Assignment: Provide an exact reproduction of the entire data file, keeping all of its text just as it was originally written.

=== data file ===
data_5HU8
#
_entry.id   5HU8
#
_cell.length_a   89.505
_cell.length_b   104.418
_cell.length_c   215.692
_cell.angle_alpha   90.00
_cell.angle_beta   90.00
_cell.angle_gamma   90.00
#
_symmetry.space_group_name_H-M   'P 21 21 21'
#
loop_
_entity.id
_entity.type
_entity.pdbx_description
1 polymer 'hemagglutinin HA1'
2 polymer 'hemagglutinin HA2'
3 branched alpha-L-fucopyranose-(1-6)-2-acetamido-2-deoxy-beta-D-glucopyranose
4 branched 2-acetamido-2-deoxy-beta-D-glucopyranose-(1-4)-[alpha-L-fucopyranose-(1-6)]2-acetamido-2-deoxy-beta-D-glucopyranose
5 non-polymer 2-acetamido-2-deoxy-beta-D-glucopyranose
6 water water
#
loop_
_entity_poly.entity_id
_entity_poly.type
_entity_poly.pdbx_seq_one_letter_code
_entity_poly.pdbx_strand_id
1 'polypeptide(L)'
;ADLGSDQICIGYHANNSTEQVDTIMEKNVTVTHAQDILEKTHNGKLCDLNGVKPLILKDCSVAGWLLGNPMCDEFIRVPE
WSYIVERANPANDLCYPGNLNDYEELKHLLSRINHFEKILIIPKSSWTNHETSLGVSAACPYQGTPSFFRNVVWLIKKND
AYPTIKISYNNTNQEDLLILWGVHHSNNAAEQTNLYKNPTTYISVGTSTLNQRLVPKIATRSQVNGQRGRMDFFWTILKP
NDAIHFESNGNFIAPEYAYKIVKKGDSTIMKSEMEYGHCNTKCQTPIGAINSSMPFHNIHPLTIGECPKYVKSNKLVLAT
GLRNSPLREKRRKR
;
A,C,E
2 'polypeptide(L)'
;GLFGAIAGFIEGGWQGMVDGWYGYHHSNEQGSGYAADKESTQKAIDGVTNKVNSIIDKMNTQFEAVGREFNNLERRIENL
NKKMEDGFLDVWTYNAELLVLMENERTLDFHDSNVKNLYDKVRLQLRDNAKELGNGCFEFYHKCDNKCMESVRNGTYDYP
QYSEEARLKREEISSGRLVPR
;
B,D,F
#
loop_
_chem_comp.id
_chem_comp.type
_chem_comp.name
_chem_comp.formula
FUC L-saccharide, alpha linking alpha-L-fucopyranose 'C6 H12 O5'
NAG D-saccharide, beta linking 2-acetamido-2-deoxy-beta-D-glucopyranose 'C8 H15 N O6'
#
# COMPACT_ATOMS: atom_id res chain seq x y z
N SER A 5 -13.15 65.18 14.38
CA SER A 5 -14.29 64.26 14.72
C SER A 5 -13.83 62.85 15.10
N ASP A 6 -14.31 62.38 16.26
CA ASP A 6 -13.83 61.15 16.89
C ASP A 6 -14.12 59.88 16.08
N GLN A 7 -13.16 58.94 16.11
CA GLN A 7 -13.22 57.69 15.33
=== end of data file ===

data_5HU8
#
_entry.id   5HU8
#
_cell.length_a   89.505
_cell.length_b   104.418
_cell.length_c   215.692
_cell.angle_alpha   90.00
_cell.angle_beta   90.00
_cell.angle_gamma   90.00
#
_symmetry.space_group_name_H-M   'P 21 21 21'
#
loop_
_entity.id
_entity.type
_entity.pdbx_description
1 polymer 'hemagglutinin HA1'
2 polymer 'hemagglutinin HA2'
3 branched alpha-L-fucopyranose-(1-6)-2-acetamido-2-deoxy-beta-D-glucopyranose
4 branched 2-acetamido-2-deoxy-beta-D-glucopyranose-(1-4)-[alpha-L-fucopyranose-(1-6)]2-acetamido-2-deoxy-beta-D-glucopyranose
5 non-polymer 2-acetamido-2-deoxy-beta-D-glucopyranose
6 water water
#
loop_
_entity_poly.entity_id
_entity_poly.type
_entity_poly.pdbx_seq_one_letter_code
_entity_poly.pdbx_strand_id
1 'polypeptide(L)'
;ADLGSDQICIGYHANNSTEQVDTIMEKNVTVTHAQDILEKTHNGKLCDLNGVKPLILKDCSVAGWLLGNPMCDEFIRVPE
WSYIVERANPANDLCYPGNLNDYEELKHLLSRINHFEKILIIPKSSWTNHETSLGVSAACPYQGTPSFFRNVVWLIKKND
AYPTIKISYNNTNQEDLLILWGVHHSNNAAEQTNLYKNPTTYISVGTSTLNQRLVPKIATRSQVNGQRGRMDFFWTILKP
NDAIHFESNGNFIAPEYAYKIVKKGDSTIMKSEMEYGHCNTKCQTPIGAINSSMPFHNIHPLTIGECPKYVKSNKLVLAT
GLRNSPLREKRRKR
;
A,C,E
2 'polypeptide(L)'
;GLFGAIAGFIEGGWQGMVDGWYGYHHSNEQGSGYAADKESTQKAIDGVTNKVNSIIDKMNTQFEAVGREFNNLERRIENL
NKKMEDGFLDVWTYNAELLVLMENERTLDFHDSNVKNLYDKVRLQLRDNAKELGNGCFEFYHKCDNKCMESVRNGTYDYP
QYSEEARLKREEISSGRLVPR
;
B,D,F
#
loop_
_chem_comp.id
_chem_comp.type
_chem_comp.name
_chem_comp.formula
FUC L-saccharide, alpha linking alpha-L-fucopyranose 'C6 H12 O5'
NAG D-saccharide, beta linking 2-acetamido-2-deoxy-beta-D-glucopyranose 'C8 H15 N O6'
#
# COMPACT_ATOMS: atom_id res chain seq x y z
N SER A 5 -13.15 65.18 14.38
CA SER A 5 -14.29 64.26 14.72
C SER A 5 -13.83 62.85 15.10
N ASP A 6 -14.31 62.38 16.26
CA ASP A 6 -13.83 61.15 16.89
C ASP A 6 -14.12 59.88 16.08
N GLN A 7 -13.16 58.94 16.11
CA GLN A 7 -13.22 57.69 15.33